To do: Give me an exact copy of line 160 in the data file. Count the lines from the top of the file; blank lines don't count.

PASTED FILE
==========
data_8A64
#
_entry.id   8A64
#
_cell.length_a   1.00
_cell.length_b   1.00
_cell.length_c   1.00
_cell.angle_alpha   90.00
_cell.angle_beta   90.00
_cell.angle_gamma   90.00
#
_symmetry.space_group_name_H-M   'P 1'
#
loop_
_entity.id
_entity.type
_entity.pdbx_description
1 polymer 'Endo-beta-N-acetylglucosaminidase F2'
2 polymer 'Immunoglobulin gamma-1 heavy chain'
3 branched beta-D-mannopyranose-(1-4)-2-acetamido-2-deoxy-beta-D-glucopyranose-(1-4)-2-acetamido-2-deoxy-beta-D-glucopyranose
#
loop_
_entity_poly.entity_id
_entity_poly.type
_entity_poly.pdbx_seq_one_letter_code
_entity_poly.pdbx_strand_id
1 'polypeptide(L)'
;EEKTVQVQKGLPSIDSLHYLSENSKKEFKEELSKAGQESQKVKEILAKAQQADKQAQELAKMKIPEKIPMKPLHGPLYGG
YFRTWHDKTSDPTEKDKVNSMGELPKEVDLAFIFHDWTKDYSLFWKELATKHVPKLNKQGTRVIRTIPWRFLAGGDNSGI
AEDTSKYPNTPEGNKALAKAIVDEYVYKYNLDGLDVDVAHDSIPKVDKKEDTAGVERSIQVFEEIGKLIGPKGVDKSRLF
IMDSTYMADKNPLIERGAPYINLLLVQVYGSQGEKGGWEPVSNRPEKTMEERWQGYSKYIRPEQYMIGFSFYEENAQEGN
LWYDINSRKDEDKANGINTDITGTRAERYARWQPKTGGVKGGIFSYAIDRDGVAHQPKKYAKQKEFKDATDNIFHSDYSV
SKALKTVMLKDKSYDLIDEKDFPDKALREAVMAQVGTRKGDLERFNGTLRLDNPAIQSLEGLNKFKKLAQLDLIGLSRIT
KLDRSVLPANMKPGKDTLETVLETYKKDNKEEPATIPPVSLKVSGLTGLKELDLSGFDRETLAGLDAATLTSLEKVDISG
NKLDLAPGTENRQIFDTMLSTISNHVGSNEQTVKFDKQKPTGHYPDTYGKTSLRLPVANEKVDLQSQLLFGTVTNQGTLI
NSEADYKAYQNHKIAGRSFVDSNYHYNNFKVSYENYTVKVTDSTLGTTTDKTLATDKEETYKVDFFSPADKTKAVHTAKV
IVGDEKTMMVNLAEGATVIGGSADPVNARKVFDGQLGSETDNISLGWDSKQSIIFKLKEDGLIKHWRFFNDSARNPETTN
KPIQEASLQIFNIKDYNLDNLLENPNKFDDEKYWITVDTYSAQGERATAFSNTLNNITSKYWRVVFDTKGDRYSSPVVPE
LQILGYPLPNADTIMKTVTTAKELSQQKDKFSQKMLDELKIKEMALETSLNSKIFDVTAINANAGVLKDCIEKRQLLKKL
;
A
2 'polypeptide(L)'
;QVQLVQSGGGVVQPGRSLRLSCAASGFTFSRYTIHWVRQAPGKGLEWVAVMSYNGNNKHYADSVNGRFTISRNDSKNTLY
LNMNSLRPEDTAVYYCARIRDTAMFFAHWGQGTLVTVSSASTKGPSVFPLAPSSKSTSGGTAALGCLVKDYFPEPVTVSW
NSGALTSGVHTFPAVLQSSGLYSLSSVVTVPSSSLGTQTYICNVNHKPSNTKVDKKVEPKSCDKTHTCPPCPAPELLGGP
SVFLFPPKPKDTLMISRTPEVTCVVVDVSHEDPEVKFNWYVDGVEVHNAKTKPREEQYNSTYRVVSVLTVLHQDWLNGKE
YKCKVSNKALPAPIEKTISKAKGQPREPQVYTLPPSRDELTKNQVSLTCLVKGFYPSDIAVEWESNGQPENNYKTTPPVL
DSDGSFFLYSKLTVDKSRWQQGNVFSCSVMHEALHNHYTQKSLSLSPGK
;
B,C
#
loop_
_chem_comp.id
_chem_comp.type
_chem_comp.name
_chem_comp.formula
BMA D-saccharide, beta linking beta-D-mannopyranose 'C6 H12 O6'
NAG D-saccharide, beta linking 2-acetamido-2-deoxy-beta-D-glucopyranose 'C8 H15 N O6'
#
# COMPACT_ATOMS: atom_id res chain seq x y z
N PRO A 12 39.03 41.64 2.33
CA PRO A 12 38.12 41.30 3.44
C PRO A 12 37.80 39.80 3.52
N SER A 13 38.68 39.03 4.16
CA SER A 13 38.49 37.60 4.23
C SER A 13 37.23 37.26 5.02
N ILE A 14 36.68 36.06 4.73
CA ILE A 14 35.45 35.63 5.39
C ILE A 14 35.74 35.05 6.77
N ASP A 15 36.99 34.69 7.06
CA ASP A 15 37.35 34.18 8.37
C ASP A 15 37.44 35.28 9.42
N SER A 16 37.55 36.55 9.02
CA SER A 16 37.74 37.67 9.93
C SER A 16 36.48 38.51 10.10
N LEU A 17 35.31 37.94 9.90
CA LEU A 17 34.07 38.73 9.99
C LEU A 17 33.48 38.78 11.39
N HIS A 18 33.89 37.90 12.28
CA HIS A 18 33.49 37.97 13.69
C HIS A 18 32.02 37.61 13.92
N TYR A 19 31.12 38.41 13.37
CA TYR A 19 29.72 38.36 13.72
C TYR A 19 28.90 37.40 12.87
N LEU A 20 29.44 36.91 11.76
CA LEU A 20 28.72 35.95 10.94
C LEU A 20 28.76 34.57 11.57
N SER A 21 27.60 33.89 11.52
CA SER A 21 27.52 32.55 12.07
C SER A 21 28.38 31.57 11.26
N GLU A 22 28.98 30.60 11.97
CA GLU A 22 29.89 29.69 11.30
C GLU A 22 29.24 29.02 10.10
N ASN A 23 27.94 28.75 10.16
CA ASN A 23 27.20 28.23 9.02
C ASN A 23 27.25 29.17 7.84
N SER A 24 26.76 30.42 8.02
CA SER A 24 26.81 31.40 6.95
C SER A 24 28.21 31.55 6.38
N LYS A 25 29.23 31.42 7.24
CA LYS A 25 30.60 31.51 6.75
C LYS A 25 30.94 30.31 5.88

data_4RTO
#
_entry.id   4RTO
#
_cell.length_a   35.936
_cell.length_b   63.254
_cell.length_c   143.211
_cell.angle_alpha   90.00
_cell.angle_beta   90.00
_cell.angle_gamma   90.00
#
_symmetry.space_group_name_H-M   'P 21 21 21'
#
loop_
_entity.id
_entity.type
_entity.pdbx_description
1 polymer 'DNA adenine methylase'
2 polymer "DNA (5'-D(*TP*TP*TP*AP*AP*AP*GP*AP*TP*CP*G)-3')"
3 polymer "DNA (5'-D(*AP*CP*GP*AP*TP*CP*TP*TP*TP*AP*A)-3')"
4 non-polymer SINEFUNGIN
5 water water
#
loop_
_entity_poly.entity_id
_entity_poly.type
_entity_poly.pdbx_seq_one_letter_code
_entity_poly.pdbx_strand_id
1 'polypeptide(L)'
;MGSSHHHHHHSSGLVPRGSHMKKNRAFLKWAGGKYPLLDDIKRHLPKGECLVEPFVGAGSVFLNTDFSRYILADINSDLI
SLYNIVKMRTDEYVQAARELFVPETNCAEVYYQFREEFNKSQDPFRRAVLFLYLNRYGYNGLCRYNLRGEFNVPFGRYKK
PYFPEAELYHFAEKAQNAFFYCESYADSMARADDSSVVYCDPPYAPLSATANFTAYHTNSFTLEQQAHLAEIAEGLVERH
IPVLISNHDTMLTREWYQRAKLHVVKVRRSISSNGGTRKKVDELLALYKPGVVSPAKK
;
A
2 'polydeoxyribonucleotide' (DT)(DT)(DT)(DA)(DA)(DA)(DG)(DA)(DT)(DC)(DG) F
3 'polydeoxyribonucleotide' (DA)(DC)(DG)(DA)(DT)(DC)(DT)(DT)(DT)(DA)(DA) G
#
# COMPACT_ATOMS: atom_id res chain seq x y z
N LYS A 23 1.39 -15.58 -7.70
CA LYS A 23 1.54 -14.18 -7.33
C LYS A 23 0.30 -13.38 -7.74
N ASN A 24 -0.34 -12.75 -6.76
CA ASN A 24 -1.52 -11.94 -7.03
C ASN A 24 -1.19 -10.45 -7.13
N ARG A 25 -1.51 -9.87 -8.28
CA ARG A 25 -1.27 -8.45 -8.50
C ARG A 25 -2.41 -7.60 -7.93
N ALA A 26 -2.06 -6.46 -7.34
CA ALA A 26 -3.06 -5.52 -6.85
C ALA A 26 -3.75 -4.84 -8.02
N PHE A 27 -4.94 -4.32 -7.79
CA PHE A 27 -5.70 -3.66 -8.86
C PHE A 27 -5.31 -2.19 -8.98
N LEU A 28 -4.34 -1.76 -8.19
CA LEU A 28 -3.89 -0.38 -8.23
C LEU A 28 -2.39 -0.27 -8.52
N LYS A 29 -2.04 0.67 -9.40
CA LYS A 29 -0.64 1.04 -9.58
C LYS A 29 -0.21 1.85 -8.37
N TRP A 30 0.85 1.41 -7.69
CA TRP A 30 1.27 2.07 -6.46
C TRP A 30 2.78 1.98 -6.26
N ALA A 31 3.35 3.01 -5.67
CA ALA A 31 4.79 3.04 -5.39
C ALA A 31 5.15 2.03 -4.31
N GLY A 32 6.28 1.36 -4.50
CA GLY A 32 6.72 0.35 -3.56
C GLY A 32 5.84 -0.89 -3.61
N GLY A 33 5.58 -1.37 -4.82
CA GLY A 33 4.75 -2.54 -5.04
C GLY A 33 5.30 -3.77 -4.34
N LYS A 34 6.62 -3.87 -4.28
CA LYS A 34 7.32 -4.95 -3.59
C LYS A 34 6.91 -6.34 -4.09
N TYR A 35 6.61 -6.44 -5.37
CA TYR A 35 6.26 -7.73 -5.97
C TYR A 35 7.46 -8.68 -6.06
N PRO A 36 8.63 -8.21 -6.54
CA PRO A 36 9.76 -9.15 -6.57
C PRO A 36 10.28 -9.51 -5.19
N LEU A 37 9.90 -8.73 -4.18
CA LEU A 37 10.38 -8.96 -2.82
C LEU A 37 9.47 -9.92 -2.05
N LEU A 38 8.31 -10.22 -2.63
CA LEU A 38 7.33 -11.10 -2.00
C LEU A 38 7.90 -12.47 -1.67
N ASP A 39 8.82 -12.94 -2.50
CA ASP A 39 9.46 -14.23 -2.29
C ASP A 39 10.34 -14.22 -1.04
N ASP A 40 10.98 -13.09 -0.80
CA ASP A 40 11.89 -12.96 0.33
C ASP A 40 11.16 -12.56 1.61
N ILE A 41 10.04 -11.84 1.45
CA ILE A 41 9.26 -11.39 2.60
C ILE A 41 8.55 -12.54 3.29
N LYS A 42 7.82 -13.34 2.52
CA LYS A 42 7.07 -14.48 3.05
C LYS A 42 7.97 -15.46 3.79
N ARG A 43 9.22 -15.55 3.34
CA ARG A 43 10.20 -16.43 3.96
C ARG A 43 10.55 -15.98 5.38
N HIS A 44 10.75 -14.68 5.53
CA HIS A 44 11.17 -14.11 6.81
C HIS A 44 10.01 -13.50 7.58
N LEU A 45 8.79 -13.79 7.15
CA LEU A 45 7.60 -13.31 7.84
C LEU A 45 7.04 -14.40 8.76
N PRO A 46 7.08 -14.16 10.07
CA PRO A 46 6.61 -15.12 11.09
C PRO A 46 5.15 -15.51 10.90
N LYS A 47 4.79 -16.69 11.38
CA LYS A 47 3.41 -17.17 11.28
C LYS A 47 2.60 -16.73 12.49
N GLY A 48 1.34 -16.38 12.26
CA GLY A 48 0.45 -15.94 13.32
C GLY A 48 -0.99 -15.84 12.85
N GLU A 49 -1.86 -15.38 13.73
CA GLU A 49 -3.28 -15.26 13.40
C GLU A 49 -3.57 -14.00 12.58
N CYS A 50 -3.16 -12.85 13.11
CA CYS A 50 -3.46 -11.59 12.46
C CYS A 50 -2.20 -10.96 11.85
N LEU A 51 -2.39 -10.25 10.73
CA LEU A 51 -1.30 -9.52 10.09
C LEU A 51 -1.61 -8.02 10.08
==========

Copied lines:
N LYS A 29 -2.04 0.67 -9.40